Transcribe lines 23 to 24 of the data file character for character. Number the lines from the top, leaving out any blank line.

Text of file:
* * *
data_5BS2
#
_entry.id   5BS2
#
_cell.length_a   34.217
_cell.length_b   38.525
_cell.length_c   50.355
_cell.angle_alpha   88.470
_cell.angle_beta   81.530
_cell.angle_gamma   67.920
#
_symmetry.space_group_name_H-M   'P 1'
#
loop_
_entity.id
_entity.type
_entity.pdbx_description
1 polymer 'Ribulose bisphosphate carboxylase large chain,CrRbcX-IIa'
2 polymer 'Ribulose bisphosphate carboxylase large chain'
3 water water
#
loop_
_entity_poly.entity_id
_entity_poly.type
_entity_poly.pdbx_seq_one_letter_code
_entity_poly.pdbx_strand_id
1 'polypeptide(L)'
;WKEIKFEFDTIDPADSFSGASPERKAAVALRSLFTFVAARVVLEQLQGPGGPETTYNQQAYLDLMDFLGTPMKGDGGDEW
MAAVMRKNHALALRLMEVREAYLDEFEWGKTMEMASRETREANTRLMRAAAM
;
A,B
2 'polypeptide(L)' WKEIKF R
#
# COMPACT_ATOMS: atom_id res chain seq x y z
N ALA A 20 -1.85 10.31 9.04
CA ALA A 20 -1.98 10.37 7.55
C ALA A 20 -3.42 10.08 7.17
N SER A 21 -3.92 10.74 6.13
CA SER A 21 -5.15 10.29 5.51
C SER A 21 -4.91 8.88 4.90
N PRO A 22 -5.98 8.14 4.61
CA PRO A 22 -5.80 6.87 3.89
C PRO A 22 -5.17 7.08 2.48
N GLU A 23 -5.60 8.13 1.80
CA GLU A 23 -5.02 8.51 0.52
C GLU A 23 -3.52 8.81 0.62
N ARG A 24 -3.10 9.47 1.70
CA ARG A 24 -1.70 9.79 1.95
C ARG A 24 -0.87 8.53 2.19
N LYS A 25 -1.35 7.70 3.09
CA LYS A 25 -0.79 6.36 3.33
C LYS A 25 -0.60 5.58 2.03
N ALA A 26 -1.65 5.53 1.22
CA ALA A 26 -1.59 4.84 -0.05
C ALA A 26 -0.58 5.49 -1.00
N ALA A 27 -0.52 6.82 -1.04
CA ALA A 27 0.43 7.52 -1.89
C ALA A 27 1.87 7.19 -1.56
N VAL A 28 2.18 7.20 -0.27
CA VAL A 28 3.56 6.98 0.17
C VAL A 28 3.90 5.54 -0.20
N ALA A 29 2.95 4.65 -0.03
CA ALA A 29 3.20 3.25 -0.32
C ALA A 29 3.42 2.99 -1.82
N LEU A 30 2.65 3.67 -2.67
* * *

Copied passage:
_entity_poly.entity_id
_entity_poly.type